One Dirty Magazine

Bishop, California: A Big Backyard

A trail runner's guide to the mountain mecca of Bishop, California.

Meghan M. Hicks and Eric Senseman September 1st, 2016

Bishop, California: A Big Backyard Nestled between the Sierra Nevada on the west and the White Mountains on the east, the Owens Valley offers all the mountain amenities. Photo by Michael McDermott

Bishop locals like to joke that they have a big backyard, and that is probably an understatement.

“The Owens Valley could be coined the Chamonix Valley of the Eastern Sierra,” says trail runner and physical therapist Tim Tollefson, who lives just uphill of Bishop in Mammoth Lakes, at the eastern margin of the Sierra Nevada. “The valley floor sits at 4,000 feet altitude, and the corridor is lined by 14,000-foot peaks along its east and west sides. With such huge vertical relief and no shortage of trailheads, the valley provides a lifetime of exploration and challenges.”

To Bishop’s west looms the hulking, snaggle-tooth Sierra Nevada, while the equally impressive White Mountains rise to the east. The diverse region proves a study in visual contrasts. While the heavily traveled Sierra Nevada’s glacier-polished white granite abuts turquoise lakes, the White Mountains’ arid moonscapes remain devoid of most living things, including other trail users. White or turquoise, a tourist haven or a range of solitude, arid or not, this is a backyard worth exploring.


Paiute Pass Trail / Paiute Pass is quintessentially Eastern Sierra, five miles and a bit under 2,000 vertical feet one way to the pass. Almost every step is runnable if you can manage the thin air—the trailhead is located at 9,200 feet. The trail continues on into the backcountry, but returning from the pass makes a wonderful Sierra starter as you’ll quickly be smack dab in the middle of the white-granite, above-treeline wonderland for which this range is known. This is a popular trail, so you’ll find more solitude on a weekday.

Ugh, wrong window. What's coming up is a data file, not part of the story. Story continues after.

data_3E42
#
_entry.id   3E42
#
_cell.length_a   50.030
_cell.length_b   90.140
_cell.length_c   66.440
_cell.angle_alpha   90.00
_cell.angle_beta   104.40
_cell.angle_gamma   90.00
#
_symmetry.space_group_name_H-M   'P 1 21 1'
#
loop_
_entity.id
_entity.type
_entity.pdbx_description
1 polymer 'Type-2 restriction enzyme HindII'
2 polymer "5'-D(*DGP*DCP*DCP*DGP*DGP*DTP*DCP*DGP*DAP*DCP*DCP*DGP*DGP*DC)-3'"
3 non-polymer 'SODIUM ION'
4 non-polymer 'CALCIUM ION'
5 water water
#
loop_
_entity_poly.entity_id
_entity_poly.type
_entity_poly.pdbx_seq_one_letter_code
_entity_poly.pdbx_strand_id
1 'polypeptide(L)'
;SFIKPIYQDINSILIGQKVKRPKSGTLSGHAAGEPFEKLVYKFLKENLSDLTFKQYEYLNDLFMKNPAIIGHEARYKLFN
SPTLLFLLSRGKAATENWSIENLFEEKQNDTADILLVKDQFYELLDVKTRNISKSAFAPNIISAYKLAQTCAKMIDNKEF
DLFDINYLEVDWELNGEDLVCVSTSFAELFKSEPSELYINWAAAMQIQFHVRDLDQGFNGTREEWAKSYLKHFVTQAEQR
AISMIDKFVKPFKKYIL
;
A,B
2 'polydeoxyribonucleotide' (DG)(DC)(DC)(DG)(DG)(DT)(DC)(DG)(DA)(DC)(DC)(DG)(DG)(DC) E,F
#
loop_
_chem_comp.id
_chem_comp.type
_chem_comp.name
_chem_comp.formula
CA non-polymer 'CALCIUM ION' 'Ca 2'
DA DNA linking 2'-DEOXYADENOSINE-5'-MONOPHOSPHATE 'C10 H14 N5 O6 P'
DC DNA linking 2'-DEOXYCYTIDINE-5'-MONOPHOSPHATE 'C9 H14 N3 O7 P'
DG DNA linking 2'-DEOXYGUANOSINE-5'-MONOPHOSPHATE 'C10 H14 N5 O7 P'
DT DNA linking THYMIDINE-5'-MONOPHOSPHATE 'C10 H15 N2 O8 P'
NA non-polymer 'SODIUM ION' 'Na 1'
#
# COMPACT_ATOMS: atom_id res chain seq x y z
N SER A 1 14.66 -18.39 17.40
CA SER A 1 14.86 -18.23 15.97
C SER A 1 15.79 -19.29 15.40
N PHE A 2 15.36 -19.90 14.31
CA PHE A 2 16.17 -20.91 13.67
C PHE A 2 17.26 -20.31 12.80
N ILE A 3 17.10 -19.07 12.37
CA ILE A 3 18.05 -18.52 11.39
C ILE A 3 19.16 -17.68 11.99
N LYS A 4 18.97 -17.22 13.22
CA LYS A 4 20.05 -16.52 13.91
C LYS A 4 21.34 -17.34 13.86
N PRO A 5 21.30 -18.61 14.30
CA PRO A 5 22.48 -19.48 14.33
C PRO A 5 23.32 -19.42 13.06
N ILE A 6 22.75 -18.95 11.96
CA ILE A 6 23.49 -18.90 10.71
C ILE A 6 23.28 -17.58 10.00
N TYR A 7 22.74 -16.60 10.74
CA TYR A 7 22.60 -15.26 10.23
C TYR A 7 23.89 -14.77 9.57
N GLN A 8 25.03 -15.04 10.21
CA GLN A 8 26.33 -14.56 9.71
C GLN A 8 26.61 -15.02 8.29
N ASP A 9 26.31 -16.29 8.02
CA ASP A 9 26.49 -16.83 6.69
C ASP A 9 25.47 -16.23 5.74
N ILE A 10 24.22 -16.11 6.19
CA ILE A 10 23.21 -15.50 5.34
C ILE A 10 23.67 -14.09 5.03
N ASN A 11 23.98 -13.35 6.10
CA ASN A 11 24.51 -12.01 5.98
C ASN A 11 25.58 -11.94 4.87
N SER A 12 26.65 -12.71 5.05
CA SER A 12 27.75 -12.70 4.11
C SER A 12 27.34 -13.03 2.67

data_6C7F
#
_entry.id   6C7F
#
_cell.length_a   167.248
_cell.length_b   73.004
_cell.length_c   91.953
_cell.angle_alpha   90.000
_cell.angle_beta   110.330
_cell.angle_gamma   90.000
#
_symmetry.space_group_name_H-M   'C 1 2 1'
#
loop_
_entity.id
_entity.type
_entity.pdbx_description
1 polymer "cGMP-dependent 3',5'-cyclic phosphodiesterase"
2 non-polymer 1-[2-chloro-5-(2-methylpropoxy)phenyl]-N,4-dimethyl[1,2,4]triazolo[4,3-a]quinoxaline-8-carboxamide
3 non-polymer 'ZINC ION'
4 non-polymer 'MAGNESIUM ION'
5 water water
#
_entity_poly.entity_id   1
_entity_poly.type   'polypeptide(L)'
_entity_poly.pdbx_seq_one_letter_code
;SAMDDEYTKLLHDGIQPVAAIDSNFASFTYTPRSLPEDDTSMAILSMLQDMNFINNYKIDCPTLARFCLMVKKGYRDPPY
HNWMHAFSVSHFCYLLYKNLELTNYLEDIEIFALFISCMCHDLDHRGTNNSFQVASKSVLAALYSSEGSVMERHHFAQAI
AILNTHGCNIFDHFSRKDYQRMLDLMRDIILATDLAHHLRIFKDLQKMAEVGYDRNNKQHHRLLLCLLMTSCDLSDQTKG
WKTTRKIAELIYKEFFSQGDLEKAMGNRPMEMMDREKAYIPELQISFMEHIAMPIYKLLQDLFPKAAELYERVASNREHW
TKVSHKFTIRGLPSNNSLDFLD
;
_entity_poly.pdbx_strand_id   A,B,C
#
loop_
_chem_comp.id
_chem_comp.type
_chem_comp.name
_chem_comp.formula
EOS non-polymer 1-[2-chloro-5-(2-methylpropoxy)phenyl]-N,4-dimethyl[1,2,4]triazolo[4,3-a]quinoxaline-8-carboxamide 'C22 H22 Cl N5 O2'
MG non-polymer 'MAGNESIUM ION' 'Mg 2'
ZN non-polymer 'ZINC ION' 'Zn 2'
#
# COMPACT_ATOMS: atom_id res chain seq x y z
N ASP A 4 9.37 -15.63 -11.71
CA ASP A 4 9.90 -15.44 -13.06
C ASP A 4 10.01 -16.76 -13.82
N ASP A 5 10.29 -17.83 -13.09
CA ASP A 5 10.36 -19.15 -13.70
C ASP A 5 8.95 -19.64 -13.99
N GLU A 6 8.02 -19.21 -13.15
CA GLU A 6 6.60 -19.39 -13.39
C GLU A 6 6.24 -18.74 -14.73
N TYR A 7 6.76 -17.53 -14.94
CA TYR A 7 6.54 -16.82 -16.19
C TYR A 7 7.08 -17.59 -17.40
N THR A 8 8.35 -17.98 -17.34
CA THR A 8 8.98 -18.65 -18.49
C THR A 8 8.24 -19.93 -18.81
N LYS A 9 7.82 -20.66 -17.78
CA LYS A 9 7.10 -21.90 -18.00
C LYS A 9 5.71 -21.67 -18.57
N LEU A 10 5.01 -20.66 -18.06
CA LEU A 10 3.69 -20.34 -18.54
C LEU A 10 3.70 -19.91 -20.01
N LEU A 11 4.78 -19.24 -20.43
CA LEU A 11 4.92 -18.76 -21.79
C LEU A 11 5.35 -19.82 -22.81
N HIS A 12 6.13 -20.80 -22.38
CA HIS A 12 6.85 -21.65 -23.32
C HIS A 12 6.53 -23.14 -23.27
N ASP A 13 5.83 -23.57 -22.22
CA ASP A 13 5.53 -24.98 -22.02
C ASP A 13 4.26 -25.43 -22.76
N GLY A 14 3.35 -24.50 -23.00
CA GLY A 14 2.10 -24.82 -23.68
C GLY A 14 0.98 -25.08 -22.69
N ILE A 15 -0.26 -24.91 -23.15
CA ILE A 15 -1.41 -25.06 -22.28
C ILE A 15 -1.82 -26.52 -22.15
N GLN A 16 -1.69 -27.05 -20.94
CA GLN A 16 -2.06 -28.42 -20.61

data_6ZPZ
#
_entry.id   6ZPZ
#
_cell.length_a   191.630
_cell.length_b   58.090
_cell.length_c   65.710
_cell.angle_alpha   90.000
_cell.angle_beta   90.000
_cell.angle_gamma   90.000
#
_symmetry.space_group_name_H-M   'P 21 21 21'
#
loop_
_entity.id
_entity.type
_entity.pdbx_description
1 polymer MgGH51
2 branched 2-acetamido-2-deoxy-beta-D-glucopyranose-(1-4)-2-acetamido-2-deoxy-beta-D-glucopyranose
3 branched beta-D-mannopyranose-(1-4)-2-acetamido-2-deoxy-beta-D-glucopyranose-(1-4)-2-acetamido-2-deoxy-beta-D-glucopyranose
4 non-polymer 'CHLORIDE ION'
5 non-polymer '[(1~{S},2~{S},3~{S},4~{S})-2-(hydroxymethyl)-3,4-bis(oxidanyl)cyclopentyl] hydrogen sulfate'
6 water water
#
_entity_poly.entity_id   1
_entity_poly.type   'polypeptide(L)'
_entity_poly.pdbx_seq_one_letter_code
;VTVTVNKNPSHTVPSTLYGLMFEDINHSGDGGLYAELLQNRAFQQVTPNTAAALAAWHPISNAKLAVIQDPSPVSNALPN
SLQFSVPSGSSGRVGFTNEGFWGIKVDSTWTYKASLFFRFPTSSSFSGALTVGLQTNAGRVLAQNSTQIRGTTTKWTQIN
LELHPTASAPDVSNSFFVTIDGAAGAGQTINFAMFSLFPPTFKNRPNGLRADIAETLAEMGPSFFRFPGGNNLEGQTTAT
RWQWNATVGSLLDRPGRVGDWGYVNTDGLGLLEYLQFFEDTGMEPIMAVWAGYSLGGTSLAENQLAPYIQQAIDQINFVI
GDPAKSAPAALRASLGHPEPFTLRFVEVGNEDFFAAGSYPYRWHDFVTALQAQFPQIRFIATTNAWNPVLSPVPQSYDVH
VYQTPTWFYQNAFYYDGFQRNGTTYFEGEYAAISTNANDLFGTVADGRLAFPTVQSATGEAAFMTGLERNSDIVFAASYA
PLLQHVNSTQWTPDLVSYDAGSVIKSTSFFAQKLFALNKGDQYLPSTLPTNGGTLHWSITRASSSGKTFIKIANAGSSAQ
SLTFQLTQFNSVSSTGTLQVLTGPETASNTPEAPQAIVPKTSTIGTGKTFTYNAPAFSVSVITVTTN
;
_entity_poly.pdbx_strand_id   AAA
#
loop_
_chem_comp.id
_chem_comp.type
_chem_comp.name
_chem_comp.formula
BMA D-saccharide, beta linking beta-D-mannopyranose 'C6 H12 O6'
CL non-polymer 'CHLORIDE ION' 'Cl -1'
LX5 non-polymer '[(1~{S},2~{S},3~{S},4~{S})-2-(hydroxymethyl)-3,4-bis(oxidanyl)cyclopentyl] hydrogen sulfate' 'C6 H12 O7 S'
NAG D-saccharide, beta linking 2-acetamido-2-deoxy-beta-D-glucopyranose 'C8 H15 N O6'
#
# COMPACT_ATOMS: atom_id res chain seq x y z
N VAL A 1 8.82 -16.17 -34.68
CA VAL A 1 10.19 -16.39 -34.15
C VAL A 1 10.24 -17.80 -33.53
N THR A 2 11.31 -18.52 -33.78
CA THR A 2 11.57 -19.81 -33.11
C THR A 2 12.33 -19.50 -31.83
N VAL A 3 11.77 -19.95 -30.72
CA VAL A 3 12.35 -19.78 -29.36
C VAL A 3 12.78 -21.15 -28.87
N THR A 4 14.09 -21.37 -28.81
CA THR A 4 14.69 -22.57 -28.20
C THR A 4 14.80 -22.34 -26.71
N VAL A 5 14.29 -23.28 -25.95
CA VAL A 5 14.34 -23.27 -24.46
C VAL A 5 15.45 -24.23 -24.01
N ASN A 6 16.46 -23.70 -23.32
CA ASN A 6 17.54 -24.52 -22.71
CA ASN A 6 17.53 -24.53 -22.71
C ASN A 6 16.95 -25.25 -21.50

Photo by Matthew Kuhns/
Photo by Matthew Kuhns/

White Mountain Peak Road / This route is a 14-mile out-and-back along a closed-to-the-public 4×4 road to the highest point in the White Mountains, White Mountain Peak, at 14,252 feet. The route starts at the Barcroft Gate on White Mountain Road, about 17 dirt-road miles past Schulman Grove in the Ancient Bristlecone Pine Forest. The starting altitude is 11,680 feet, and the grade of the road is runnable.

Tuolumne Meadows to Agnew Meadows / Though logistically challenging because it’s point-to-point, this route entails 26 miles, over 4,000 feet of climb and a bit more descent that’ll make all the prep worth it. The run hits some of the Sierra Nevada’s icons: It begins in Yosemite National Park, uses a portion of the famed John Muir Trail, passes the oh-so-appropriately named Thousand Island Lake and touches on some truly remote parts of the high Sierra Nevada.


Bishop High Sierra Endurance Runs / A 30K, 55K and 100K in October, run in the Eastern Sierra foothills starting at the Millpond Recreation Area just west of town. The races run primarily on arid and exposed jeep roads, so come prepared for a day under the Sierra sun.

Trip Planning

Get There / Bishop is bisected by Highway 395, which runs north-south on the east side of the Sierra Nevada. Mammoth Yosemite Airport is about 40 miles away in Mammoth Lakes and offers a daily flight to a major Cali airport, varying by season. Reno-Tahoe International Airport is about four hours north. You’ll need your own wheels for accessing trails.

Play Tourist / Visit the Ancient Bristlecone Pine Forest in the White Mountains, an hour’s drive east of Bishop, to see the world’s oldest living trees, when accessible, usually from May to November. Learn about World War II history at the Manzanar National Historic Site, 45 minutes south of Bishop, where thousands of Japanese-Americans
were incarcerated.

Take Note / Winter is harsh in the mountains above Bishop, and the trails are snow free from sometime in June until the first major fall storm, which typically hits in late October or early November.

This article originally appeared in our September 2016 issue.

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